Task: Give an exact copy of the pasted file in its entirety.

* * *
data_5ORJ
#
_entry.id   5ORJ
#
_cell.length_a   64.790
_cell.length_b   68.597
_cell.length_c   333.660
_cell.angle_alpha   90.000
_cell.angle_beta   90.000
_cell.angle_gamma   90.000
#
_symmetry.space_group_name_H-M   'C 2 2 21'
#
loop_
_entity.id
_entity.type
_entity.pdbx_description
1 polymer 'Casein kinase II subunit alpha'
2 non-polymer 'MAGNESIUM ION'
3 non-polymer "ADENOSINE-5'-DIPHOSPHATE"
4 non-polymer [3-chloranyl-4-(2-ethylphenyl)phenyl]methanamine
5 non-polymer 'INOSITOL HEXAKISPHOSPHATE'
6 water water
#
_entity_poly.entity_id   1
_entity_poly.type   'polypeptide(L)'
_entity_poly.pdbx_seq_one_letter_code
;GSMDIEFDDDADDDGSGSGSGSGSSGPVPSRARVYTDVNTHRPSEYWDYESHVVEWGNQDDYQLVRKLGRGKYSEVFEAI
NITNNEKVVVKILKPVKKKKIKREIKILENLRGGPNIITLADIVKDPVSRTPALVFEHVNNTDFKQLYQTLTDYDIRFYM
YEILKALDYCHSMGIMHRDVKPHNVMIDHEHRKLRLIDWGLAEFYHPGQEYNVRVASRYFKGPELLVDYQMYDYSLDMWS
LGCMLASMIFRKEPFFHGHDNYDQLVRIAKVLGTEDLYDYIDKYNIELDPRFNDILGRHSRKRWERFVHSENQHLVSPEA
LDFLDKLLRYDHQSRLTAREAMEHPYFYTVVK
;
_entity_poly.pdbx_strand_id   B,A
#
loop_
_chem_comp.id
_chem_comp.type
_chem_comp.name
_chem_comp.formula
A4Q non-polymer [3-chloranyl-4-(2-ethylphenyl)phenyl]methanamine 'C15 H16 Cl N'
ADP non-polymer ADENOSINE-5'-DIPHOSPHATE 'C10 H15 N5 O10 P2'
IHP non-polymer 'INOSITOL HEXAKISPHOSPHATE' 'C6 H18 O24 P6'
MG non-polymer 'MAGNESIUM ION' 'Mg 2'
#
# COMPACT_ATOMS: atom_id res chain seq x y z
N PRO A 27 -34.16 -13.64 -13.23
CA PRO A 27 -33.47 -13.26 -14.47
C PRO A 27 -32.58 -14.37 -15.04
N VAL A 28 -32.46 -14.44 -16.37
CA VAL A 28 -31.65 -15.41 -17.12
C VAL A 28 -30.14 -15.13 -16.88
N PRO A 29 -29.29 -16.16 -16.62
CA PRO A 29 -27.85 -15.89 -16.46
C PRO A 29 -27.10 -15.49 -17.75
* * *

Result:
data_5ORJ
#
_entry.id   5ORJ
#
_cell.length_a   64.790
_cell.length_b   68.597
_cell.length_c   333.660
_cell.angle_alpha   90.000
_cell.angle_beta   90.000
_cell.angle_gamma   90.000
#
_symmetry.space_group_name_H-M   'C 2 2 21'
#
loop_
_entity.id
_entity.type
_entity.pdbx_description
1 polymer 'Casein kinase II subunit alpha'
2 non-polymer 'MAGNESIUM ION'
3 non-polymer "ADENOSINE-5'-DIPHOSPHATE"
4 non-polymer [3-chloranyl-4-(2-ethylphenyl)phenyl]methanamine
5 non-polymer 'INOSITOL HEXAKISPHOSPHATE'
6 water water
#
_entity_poly.entity_id   1
_entity_poly.type   'polypeptide(L)'
_entity_poly.pdbx_seq_one_letter_code
;GSMDIEFDDDADDDGSGSGSGSGSSGPVPSRARVYTDVNTHRPSEYWDYESHVVEWGNQDDYQLVRKLGRGKYSEVFEAI
NITNNEKVVVKILKPVKKKKIKREIKILENLRGGPNIITLADIVKDPVSRTPALVFEHVNNTDFKQLYQTLTDYDIRFYM
YEILKALDYCHSMGIMHRDVKPHNVMIDHEHRKLRLIDWGLAEFYHPGQEYNVRVASRYFKGPELLVDYQMYDYSLDMWS
LGCMLASMIFRKEPFFHGHDNYDQLVRIAKVLGTEDLYDYIDKYNIELDPRFNDILGRHSRKRWERFVHSENQHLVSPEA
LDFLDKLLRYDHQSRLTAREAMEHPYFYTVVK
;
_entity_poly.pdbx_strand_id   B,A
#
loop_
_chem_comp.id
_chem_comp.type
_chem_comp.name
_chem_comp.formula
A4Q non-polymer [3-chloranyl-4-(2-ethylphenyl)phenyl]methanamine 'C15 H16 Cl N'
ADP non-polymer ADENOSINE-5'-DIPHOSPHATE 'C10 H15 N5 O10 P2'
IHP non-polymer 'INOSITOL HEXAKISPHOSPHATE' 'C6 H18 O24 P6'
MG non-polymer 'MAGNESIUM ION' 'Mg 2'
#
# COMPACT_ATOMS: atom_id res chain seq x y z
N PRO A 27 -34.16 -13.64 -13.23
CA PRO A 27 -33.47 -13.26 -14.47
C PRO A 27 -32.58 -14.37 -15.04
N VAL A 28 -32.46 -14.44 -16.37
CA VAL A 28 -31.65 -15.41 -17.12
C VAL A 28 -30.14 -15.13 -16.88
N PRO A 29 -29.29 -16.16 -16.62
CA PRO A 29 -27.85 -15.89 -16.46
C PRO A 29 -27.10 -15.49 -17.75